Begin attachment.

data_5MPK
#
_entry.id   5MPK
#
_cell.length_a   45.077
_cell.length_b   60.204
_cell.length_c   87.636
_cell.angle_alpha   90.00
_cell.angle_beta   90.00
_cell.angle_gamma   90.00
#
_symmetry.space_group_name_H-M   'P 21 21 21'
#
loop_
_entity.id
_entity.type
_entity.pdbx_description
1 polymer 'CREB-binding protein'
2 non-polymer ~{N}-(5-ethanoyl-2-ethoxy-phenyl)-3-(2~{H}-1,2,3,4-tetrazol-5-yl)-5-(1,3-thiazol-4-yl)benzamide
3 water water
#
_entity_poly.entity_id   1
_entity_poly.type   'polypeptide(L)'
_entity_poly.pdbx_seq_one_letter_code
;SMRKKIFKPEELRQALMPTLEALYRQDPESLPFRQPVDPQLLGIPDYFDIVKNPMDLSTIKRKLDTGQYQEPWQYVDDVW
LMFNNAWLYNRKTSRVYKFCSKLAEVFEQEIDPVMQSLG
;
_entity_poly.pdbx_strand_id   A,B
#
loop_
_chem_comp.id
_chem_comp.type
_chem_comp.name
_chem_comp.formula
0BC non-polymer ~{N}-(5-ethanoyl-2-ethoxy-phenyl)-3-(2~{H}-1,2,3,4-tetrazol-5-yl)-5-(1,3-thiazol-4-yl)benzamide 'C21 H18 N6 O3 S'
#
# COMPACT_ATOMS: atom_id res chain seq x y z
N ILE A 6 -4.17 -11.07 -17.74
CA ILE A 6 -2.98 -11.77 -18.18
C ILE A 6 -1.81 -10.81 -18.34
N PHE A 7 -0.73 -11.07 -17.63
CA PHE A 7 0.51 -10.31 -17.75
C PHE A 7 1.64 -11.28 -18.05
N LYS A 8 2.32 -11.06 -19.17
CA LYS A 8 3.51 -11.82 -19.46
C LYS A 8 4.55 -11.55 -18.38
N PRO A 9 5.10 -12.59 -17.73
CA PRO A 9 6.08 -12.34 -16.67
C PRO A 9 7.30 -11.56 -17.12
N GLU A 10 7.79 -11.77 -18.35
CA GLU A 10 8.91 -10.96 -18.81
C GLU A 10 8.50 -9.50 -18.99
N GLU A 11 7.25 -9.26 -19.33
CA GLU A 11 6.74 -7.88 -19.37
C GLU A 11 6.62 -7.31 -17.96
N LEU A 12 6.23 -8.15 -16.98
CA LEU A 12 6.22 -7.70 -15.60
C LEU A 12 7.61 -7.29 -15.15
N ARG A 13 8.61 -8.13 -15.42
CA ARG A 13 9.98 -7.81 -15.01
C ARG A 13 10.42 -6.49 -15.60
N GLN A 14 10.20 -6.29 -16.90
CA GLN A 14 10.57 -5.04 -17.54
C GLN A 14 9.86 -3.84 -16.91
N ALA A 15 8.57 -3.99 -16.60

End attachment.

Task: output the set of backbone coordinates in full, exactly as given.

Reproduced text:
data_5MPK
#
_entry.id   5MPK
#
_cell.length_a   45.077
_cell.length_b   60.204
_cell.length_c   87.636
_cell.angle_alpha   90.00
_cell.angle_beta   90.00
_cell.angle_gamma   90.00
#
_symmetry.space_group_name_H-M   'P 21 21 21'
#
loop_
_entity.id
_entity.type
_entity.pdbx_description
1 polymer 'CREB-binding protein'
2 non-polymer ~{N}-(5-ethanoyl-2-ethoxy-phenyl)-3-(2~{H}-1,2,3,4-tetrazol-5-yl)-5-(1,3-thiazol-4-yl)benzamide
3 water water
#
_entity_poly.entity_id   1
_entity_poly.type   'polypeptide(L)'
_entity_poly.pdbx_seq_one_letter_code
;SMRKKIFKPEELRQALMPTLEALYRQDPESLPFRQPVDPQLLGIPDYFDIVKNPMDLSTIKRKLDTGQYQEPWQYVDDVW
LMFNNAWLYNRKTSRVYKFCSKLAEVFEQEIDPVMQSLG
;
_entity_poly.pdbx_strand_id   A,B
#
loop_
_chem_comp.id
_chem_comp.type
_chem_comp.name
_chem_comp.formula
0BC non-polymer ~{N}-(5-ethanoyl-2-ethoxy-phenyl)-3-(2~{H}-1,2,3,4-tetrazol-5-yl)-5-(1,3-thiazol-4-yl)benzamide 'C21 H18 N6 O3 S'
#
# COMPACT_ATOMS: atom_id res chain seq x y z
N ILE A 6 -4.17 -11.07 -17.74
CA ILE A 6 -2.98 -11.77 -18.18
C ILE A 6 -1.81 -10.81 -18.34
N PHE A 7 -0.73 -11.07 -17.63
CA PHE A 7 0.51 -10.31 -17.75
C PHE A 7 1.64 -11.28 -18.05
N LYS A 8 2.32 -11.06 -19.17
CA LYS A 8 3.51 -11.82 -19.46
C LYS A 8 4.55 -11.55 -18.38
N PRO A 9 5.10 -12.59 -17.73
CA PRO A 9 6.08 -12.34 -16.67
C PRO A 9 7.30 -11.56 -17.12
N GLU A 10 7.79 -11.77 -18.35
CA GLU A 10 8.91 -10.96 -18.81
C GLU A 10 8.50 -9.50 -18.99
N GLU A 11 7.25 -9.26 -19.33
CA GLU A 11 6.74 -7.88 -19.37
C GLU A 11 6.62 -7.31 -17.96
N LEU A 12 6.23 -8.15 -16.98
CA LEU A 12 6.22 -7.70 -15.60
C LEU A 12 7.61 -7.29 -15.15
N ARG A 13 8.61 -8.13 -15.42
CA ARG A 13 9.98 -7.81 -15.01
C ARG A 13 10.42 -6.49 -15.60
N GLN A 14 10.20 -6.29 -16.90
CA GLN A 14 10.57 -5.04 -17.54
C GLN A 14 9.86 -3.84 -16.91
N ALA A 15 8.57 -3.99 -16.60